You ask what you did wrong. I will be as kind as possible: You do not put the roots of an orchid in water
I politely beg to differ. In traditional mediums such as those you mention (orchid mix bark, sphagnum moss) no, you do not put the roots in water. However there are other systems for cultivating orchids including semi hydroponic and full water culture methods where you do indeed put either the roots or the pot, or some combination there of, in water. Here is a link describing the full water culture method I interested in trying and referencing in this post.

Hydroponic Orchid Growing - How To Grow Orchids In Water

---------- Post added at 12:22 PM ---------- Previous post was at 12:18 PM ----------

Quote:
Originally Posted by Dollythehun View Post
I married a Navy Chief 35 years ago...'nuff said.
Well there you go!

I sat through the ex'es court martial, in retrospect I'm not sure why.... But I'm sure you can imagine how fun that was!
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Old 08-08-2018, 03:31 PM
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Dollythehun Dollythehun is offline
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Hats off to you, girl!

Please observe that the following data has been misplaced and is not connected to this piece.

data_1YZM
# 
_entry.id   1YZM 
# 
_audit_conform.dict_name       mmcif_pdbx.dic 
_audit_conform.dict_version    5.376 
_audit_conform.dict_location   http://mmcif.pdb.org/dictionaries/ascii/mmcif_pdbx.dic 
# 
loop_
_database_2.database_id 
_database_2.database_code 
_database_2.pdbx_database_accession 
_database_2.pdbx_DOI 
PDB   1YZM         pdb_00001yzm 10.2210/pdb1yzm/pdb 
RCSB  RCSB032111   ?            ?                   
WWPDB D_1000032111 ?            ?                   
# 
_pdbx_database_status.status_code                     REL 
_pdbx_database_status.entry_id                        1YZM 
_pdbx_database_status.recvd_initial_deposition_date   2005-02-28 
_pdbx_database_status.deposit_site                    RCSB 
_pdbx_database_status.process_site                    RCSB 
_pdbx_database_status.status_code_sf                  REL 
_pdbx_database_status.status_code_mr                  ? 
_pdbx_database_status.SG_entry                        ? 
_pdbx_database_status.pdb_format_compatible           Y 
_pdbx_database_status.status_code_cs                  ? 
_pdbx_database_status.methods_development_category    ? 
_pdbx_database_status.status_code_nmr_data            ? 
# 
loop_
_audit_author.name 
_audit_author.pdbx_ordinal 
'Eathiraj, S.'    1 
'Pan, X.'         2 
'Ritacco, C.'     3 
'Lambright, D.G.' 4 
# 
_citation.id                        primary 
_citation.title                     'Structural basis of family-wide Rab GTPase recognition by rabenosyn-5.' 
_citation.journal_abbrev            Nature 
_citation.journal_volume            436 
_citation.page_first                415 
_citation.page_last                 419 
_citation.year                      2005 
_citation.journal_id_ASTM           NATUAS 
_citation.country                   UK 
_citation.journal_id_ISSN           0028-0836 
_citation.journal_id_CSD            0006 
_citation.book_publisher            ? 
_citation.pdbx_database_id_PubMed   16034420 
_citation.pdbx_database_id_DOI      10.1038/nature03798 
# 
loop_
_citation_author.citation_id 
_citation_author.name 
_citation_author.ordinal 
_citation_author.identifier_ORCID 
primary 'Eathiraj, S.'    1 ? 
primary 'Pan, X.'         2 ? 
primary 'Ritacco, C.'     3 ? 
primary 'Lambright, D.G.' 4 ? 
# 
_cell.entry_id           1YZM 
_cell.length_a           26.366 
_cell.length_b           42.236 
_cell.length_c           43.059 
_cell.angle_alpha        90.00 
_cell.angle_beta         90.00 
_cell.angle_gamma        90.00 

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  #8  
Old 08-09-2018, 08:31 AM
Dumb chemist Dumb chemist is offline
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Quote:
Originally Posted by imgliniel View Post
I politely beg to differ. In traditional mediums such as those you mention (orchid mix bark, sphagnum moss) no, you do not put the roots in water. However there are other systems for cultivating orchids including semi hydroponic and full water culture methods where you do indeed put either the roots or the pot, or some combination there of, in water. Here is a link describing the full water culture method I interested in trying and referencing in this post.

Hydroponic Orchid Growing - How To Grow Orchids In Water

---------- Post added at 12:22 PM ---------- Previous post was at 12:18 PM ----------



Well there you go!

I sat through the ex'es court martial, in retrospect I'm not sure why.... But I'm sure you can imagine how fun that was!

Forgive me for my idiocy. I have not heard of either "semi hydroponic or full water culture methods" for orchids. I was taught by Jim Rice to use the traditional culture methods and nothing else. I only have 6 orchids so either method would be significantly too much work. If you find either method advantageous, you have my blessing (FWIW).
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Old 08-09-2018, 01:50 PM
Arizona Jeanie Arizona Jeanie is offline
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Hello IM, and welcome. I have one phal (of 5 total) in vase culture (or full water culture, I'm not sure what the right term is), and it's doing very well. When I first heard of this method I was incredulous, so had to run out and buy a cheap phal with a nice flower to try it out. This one was healthy to start with, so it might be a bit of a different situation. Here's how I've done it, I know there are different methods.